A police officer, who knows several of the detainees but spoke on condition of anonymity for fear of retribution, said they were innocent, longstanding civil servants and had little in common with one another. Those who once belonged to the Baath Party were lower-level members, he said, insisting that the arrests were politically motivated.
Interior Minister Jawad Kadem al-Bolani, who has not been implicated and is out of the country, has his own political ambitions and has been expanding his secular Iraqi Constitutional Party. Iraq is a nation where leadership has often changed by coup, and as next month’s provincial elections approach, worry about violence is increasing. So are accusations about politically charged detentions.
The counterterrorism unit involved in these arrests is alleged to have conducted a raid this summer on the Diyala provincial governor’s office, during which an employee was killed and a provincial council member, one of the few Sunnis Arabs on the council, was arrested.
At a later protest against the arrest, several other Sunni politicians were detained. A number of politicians who follow the Shiite cleric Moktada al-Sadr, and who have set themselves up as political rivals to the prime minister, have also been arrested over the past months and charged with terrorist activities.
Anxieties about the government’s treatment of political enemies were also raised this week as the American military, as part of the recently approved security agreement, turned over to Iraqi custody on Monday 39 senior officials from the Hussein government. Some have been convicted already and others are scheduled to stand trial, the United States military said in a statement.
Saleh al-Mutlaq, a Sunni lawmaker, charged that the safety of the prisoners was in jeopardy. “I think these people are not going to be treated well and that is the American responsibility,” he said.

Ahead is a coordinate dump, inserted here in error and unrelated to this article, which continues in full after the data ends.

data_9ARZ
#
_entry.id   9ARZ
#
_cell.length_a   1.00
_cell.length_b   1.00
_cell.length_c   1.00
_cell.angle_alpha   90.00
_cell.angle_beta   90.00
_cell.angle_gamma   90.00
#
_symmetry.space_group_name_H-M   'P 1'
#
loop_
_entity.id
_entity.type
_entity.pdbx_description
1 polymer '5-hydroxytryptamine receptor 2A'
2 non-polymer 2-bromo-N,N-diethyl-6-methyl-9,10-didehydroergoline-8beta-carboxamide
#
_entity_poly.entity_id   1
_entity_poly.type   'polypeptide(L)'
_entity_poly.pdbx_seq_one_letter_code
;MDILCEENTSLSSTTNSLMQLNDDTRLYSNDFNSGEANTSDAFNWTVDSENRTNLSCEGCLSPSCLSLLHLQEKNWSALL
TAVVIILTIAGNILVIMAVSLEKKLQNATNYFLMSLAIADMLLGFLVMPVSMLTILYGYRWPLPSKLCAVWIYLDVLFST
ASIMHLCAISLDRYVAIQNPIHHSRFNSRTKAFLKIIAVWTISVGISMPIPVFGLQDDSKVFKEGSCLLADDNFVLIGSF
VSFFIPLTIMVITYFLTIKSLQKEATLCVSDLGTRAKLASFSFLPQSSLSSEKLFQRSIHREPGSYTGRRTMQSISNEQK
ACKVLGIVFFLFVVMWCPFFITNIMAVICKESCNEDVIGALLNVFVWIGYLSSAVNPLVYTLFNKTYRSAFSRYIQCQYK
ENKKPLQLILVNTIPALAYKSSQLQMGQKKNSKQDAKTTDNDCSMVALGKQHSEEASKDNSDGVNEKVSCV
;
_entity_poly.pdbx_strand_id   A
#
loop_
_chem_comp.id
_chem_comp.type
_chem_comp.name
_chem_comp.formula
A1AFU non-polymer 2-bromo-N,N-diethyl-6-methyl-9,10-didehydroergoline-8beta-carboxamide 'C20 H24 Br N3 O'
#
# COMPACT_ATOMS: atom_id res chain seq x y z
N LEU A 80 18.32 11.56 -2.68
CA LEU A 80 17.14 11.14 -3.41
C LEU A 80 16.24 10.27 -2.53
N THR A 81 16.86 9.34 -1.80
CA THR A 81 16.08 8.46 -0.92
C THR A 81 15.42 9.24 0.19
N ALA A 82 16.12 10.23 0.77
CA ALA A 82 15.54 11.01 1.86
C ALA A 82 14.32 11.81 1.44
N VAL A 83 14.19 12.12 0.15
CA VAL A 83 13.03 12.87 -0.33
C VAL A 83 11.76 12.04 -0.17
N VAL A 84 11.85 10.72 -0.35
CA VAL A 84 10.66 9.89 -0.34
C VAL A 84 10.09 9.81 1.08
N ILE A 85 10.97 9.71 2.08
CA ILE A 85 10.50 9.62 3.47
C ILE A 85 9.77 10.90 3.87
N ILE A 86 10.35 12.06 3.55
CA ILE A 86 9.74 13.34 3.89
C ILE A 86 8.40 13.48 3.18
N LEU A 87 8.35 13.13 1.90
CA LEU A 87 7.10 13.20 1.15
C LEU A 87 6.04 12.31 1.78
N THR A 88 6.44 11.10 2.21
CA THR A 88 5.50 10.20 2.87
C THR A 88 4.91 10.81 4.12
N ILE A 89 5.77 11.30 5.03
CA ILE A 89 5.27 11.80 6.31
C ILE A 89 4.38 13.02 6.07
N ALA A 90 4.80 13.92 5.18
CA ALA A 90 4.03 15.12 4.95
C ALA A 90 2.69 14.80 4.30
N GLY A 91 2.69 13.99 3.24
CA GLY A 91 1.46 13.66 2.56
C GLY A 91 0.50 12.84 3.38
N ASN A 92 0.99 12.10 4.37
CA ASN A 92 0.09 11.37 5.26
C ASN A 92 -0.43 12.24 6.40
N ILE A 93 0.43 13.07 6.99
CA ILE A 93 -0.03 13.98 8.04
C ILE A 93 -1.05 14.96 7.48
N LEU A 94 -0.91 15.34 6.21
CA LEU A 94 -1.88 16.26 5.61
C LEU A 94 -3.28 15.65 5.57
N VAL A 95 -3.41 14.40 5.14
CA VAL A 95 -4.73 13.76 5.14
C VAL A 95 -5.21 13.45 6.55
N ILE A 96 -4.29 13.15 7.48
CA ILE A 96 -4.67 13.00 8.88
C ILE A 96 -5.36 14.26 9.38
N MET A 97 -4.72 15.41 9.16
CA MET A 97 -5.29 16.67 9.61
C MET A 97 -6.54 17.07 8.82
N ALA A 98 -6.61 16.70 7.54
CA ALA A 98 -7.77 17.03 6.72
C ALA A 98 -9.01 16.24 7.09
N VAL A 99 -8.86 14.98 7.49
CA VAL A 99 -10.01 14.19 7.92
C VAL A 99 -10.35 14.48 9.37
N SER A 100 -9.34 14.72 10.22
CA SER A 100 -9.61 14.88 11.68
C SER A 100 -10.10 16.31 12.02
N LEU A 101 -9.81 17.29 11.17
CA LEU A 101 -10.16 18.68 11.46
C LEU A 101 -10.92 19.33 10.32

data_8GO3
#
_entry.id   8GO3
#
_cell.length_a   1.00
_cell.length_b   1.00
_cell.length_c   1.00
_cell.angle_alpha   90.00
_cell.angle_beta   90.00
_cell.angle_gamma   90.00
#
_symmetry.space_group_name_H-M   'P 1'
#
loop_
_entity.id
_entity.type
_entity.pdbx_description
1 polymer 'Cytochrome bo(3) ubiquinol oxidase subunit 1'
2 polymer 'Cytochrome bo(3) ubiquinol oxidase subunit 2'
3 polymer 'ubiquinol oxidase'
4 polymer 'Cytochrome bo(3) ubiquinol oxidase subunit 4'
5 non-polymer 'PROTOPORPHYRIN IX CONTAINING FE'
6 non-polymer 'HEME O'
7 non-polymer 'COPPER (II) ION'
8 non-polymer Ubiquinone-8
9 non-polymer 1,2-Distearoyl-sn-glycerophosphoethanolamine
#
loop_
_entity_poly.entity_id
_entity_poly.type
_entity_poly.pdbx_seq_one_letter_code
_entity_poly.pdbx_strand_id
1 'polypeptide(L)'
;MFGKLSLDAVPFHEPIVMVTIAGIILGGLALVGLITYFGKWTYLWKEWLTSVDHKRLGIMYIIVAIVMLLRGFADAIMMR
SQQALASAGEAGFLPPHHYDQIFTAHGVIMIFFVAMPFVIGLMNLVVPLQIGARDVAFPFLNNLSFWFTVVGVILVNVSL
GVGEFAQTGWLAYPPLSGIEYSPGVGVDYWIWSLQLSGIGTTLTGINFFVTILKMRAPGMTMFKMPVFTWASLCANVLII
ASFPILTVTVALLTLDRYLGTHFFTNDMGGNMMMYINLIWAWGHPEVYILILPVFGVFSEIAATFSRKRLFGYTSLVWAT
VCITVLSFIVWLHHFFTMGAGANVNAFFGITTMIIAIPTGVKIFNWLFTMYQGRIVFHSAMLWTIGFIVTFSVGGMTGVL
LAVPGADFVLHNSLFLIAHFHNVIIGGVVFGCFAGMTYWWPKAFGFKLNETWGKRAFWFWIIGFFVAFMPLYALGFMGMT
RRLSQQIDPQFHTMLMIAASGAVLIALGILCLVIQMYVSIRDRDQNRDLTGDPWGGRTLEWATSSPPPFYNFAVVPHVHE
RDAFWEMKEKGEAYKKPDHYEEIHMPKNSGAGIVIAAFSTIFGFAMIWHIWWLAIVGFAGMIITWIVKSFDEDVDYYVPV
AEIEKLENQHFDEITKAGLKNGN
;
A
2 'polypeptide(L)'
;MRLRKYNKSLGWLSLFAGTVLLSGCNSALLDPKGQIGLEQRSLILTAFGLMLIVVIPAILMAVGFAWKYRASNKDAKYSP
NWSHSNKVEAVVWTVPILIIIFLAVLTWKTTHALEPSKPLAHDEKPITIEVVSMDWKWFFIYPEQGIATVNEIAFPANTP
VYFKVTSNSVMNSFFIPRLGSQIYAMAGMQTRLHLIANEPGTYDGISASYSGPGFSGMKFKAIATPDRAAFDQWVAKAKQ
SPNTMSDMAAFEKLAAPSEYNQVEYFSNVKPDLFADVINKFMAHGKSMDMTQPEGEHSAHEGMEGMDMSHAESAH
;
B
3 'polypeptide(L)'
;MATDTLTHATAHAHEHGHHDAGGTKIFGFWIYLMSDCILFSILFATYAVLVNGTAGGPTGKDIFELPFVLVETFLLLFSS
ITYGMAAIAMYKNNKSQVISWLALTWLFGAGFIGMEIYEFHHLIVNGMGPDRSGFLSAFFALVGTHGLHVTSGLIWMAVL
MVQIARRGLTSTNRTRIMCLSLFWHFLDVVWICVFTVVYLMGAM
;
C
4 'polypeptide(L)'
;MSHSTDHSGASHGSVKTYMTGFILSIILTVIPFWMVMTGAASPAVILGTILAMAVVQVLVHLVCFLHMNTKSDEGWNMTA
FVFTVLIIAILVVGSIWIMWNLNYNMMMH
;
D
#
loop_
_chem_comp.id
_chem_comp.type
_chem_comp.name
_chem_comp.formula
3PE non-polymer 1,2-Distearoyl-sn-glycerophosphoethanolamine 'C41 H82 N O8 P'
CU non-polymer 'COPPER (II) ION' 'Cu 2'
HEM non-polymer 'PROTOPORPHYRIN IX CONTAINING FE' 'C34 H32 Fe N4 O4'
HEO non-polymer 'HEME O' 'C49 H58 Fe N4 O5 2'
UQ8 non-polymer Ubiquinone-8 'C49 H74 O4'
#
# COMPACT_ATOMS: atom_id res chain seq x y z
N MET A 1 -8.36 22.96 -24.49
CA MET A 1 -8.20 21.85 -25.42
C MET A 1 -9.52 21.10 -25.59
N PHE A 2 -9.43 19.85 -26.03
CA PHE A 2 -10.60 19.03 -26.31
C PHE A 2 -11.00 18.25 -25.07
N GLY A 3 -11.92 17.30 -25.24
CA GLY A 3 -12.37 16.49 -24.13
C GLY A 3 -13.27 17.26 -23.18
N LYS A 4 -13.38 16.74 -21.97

Badeei Araf, a lawyer who said he represented 11 of those being turned over, said at least two appeared on the “most wanted” deck of cards that the United States publicized early in the invasion in 2003. But, he said, neither Ali Hassan al-Majid, known as Chemical Ali and awaiting execution, nor Tariq Aziz, the public face of the Hussein government, were among those transferred.
On Wednesday morning, a bomb planted in a minibus exploded near a parking lot belonging to an Iraqi traffic police station in the Nadha neighborhood of Baghdad, killing up to 18 people and injuring scores, police officials said. Some Iraqi officials put the death toll at eight.
A small blast in a market of barbershops and butchers drew people out of their homes before the minibus exploded. The attack appeared to be directed at the police station; at least three of those killed were police officers.
Also on Wednesday morning, Gordon Brown, the prime minister of Britain, made a surprise appearance at a news conference in Baghdad with Mr. Maliki, where he confirmed that British forces would end their operations in Iraq by the end of May and would withdraw from the country by the end of June. (NY time)